The data doesn’t suggest that Oakland has had meaningful transformation (what does that mean? and how long is is supposed to take?). Most of the Oakland kids can’t read on top of the fact that they are getting worse relative to other DPS and CO schools. This is hardly an example of best practice based on any of the data that I’ve reviewed.

          • Sigh.

            That Data is dated. You’re looking at the numbers from the past few years, when this school was forced to work under an unethical & inept leader who had already run another school (Mitchell) into the ground. (Again, I ask: Where is DPS’ accountability for that? And of you, Van, I ask: Consider ALL of the information, not just numbers gathered under duress prior to the advent of new developments!)

            At the very end of last year when that leader finally stepped aside, they began a huge, bottom-up transformation process that is beginning to show positive results. They’re being denied the chance to show what they can do. That’s all I was saying.

          • Also, you don’t know “most Oakland kids” from a hole in the wall. I worked with many of those students every day. Stop trying to speak with authority about people you’ve never even attempted to know or understand. There were those who truly struggled with reading, and those who were decent readers, but struggled with performing on (or didn’t care about!) reading assessments.

            Data like these ask questions, they don’t answer them. If we’re going to use these assessments, they should be a jumping off point for further examination of a problem, not treated like the be all and end all of understanding education. There is a reason why we’re overhauling the assessment system in this state– these assessments are woefully inadequate for the purposes we’re trying to use them.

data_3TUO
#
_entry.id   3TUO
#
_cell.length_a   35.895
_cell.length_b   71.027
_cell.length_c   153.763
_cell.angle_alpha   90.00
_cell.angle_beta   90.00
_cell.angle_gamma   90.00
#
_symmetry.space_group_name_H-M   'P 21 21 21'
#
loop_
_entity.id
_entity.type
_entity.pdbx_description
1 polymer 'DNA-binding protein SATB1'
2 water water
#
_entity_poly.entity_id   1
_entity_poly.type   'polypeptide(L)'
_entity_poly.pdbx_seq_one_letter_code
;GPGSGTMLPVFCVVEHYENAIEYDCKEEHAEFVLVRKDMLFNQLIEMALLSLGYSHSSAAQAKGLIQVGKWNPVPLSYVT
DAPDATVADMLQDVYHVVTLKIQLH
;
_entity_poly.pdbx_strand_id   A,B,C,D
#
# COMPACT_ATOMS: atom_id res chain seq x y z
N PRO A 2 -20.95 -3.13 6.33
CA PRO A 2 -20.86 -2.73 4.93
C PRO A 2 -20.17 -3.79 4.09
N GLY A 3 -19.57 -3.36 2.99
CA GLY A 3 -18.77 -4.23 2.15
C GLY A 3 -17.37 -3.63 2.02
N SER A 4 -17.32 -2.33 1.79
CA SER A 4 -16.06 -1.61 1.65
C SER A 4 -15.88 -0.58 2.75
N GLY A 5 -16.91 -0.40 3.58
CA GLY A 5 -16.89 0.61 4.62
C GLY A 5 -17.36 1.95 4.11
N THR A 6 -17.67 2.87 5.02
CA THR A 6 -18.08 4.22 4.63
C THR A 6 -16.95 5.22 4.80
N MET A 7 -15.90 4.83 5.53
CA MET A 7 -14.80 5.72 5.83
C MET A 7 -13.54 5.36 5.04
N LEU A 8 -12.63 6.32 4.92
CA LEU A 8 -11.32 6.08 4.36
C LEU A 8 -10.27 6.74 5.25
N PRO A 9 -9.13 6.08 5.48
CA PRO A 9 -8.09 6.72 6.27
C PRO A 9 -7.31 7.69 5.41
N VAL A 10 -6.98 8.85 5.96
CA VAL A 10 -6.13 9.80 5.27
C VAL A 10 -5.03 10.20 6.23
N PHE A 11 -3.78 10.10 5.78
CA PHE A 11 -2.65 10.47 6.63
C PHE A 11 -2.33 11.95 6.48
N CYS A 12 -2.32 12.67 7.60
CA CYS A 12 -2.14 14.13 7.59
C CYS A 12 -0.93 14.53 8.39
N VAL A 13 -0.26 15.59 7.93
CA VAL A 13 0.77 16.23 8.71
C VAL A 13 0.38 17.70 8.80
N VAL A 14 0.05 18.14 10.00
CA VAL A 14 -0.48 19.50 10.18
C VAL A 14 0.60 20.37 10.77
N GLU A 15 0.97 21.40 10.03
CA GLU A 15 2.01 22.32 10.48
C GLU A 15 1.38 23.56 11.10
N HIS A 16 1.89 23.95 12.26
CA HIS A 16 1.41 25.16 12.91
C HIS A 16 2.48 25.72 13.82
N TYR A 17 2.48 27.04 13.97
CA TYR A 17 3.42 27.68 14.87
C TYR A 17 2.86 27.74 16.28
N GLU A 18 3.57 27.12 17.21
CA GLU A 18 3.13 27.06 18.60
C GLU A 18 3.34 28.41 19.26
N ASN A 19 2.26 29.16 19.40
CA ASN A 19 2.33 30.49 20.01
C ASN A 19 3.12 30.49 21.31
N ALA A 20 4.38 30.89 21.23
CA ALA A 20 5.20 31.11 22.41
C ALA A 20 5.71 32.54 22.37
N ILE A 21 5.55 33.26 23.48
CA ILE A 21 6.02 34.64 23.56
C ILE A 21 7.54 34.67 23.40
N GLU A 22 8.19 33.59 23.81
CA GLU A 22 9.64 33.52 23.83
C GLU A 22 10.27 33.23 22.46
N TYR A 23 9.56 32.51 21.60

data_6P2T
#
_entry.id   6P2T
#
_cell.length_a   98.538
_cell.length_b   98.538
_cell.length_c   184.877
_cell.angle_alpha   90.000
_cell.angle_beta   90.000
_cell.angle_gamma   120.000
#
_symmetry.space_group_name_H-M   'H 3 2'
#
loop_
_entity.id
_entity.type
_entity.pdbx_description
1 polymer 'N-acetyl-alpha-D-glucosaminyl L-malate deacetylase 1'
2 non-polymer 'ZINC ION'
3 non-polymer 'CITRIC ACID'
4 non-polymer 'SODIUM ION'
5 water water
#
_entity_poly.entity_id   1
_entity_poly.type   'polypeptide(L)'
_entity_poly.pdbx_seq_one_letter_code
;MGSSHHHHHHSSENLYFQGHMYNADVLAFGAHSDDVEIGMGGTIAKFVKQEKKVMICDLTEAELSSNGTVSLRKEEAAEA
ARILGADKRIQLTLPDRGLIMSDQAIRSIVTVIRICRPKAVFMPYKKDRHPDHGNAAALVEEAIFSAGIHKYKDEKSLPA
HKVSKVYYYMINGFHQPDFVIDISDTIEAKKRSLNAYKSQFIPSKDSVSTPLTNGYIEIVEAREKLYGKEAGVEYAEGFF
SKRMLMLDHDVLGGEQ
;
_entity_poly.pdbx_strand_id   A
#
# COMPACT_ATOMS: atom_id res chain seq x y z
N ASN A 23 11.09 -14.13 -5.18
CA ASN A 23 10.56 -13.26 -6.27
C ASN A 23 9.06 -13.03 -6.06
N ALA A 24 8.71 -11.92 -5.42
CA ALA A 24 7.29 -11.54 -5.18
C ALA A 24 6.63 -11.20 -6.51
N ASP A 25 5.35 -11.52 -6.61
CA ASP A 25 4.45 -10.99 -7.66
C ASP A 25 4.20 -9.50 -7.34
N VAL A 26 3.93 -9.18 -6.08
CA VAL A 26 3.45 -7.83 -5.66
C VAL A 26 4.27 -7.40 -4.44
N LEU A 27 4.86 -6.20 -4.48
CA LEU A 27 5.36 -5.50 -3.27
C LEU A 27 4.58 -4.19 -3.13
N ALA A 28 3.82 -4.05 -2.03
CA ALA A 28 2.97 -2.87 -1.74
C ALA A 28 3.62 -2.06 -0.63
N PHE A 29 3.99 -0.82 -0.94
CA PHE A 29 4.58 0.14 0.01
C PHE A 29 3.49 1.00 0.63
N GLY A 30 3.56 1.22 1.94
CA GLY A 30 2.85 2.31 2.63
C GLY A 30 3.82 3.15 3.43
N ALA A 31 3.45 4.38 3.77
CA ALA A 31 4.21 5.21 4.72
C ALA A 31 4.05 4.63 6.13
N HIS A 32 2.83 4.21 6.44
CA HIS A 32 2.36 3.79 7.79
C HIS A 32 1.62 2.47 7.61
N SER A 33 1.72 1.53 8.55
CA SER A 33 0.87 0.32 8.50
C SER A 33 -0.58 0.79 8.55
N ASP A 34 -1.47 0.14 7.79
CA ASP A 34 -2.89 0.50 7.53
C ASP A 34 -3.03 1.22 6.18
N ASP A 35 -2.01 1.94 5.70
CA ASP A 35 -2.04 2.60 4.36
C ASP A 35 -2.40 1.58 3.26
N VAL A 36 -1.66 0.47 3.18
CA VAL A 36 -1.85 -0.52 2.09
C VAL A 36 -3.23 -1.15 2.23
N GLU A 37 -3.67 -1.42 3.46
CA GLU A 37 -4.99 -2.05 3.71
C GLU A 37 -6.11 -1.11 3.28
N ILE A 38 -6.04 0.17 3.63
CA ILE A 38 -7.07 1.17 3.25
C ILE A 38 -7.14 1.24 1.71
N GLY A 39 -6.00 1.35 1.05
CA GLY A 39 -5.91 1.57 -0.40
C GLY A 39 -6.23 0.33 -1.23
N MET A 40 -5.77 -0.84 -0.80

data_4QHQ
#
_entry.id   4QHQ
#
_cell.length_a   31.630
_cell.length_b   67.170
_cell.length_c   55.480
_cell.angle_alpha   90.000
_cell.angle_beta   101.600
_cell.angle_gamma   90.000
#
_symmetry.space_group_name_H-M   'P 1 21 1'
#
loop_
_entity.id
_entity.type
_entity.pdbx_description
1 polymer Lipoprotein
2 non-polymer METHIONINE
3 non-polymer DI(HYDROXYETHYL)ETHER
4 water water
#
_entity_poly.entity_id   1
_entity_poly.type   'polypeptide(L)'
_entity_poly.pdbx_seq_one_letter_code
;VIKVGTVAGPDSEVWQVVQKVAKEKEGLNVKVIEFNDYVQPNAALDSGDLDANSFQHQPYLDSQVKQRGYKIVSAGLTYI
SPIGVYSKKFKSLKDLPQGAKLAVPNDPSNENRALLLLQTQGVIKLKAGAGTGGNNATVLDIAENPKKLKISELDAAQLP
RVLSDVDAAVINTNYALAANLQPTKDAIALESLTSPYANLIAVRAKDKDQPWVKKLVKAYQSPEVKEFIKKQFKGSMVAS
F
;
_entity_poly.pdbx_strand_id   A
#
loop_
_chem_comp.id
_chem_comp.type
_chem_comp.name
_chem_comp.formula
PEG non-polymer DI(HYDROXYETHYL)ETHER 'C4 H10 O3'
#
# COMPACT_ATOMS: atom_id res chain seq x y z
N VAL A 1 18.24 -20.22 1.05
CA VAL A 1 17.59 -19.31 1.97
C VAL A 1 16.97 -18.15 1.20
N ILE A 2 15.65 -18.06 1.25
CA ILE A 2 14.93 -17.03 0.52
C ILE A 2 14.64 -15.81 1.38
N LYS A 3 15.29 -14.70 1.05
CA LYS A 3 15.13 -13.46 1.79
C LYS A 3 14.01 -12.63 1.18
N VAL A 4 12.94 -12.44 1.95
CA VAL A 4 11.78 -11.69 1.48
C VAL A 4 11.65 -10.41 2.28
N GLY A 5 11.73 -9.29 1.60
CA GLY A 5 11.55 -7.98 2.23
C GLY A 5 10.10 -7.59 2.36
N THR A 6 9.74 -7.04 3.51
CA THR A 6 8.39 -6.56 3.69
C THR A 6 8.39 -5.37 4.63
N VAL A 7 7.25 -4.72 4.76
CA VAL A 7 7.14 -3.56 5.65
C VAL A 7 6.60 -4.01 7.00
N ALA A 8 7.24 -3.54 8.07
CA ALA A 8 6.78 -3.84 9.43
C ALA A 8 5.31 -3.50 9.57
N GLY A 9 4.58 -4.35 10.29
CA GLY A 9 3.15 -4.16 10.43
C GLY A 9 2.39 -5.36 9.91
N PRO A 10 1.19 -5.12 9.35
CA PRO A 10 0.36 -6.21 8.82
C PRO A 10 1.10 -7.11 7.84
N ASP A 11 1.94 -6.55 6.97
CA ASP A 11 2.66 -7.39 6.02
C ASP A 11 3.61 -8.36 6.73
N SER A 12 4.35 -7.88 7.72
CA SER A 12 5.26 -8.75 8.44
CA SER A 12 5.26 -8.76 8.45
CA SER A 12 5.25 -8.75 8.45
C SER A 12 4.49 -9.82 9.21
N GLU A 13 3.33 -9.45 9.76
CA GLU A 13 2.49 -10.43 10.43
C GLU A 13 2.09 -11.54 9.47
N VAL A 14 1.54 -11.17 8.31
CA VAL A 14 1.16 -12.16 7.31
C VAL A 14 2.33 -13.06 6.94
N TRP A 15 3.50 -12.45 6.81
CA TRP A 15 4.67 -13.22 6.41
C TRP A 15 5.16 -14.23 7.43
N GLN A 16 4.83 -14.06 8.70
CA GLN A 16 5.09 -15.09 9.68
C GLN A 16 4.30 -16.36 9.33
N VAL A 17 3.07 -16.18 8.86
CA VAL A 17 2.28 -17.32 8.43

6. Lynn Hawthorne says:

    Mary,
    I wonder if the board would be more successful if it could move to a policy governance model. As a DPS staff member, I appreciate of the board’s theory of action and the goals it has endorsed for the district. The vision for student growth and achievement is clear and something we can all stand behind. But when board members take stands for or against the superintendent’s plan for the FNE, they step into a micro-management role. In a policy governance model, the board defines the ends to be achieved and set limitations on how the ways the staff can reach those ends to ensure prudence and ethics. Then, they allow their executive officer to go about the business of achieving results. It might benefit the board to consider the monthly monitoring reports the Brighton superintendent provides his board. He is clearly accountable but has flexibility to manage the complexity of running a school district without worrying about sabotage from rogue board members.

  7. Scottie Seawell says:

    Great post Mary. I appreciate all the comments too, as all are very thoughtful and important to consider as you all work to move DPS and in this case FNE toward a stregthened community working toward better outcomes for all children.

  8. gerald keefe says:

    What a fantastic article and it appears that “common sense” is not dead after all. Good luck to Mary and the DPS board.

  9. Eric Sondermann says: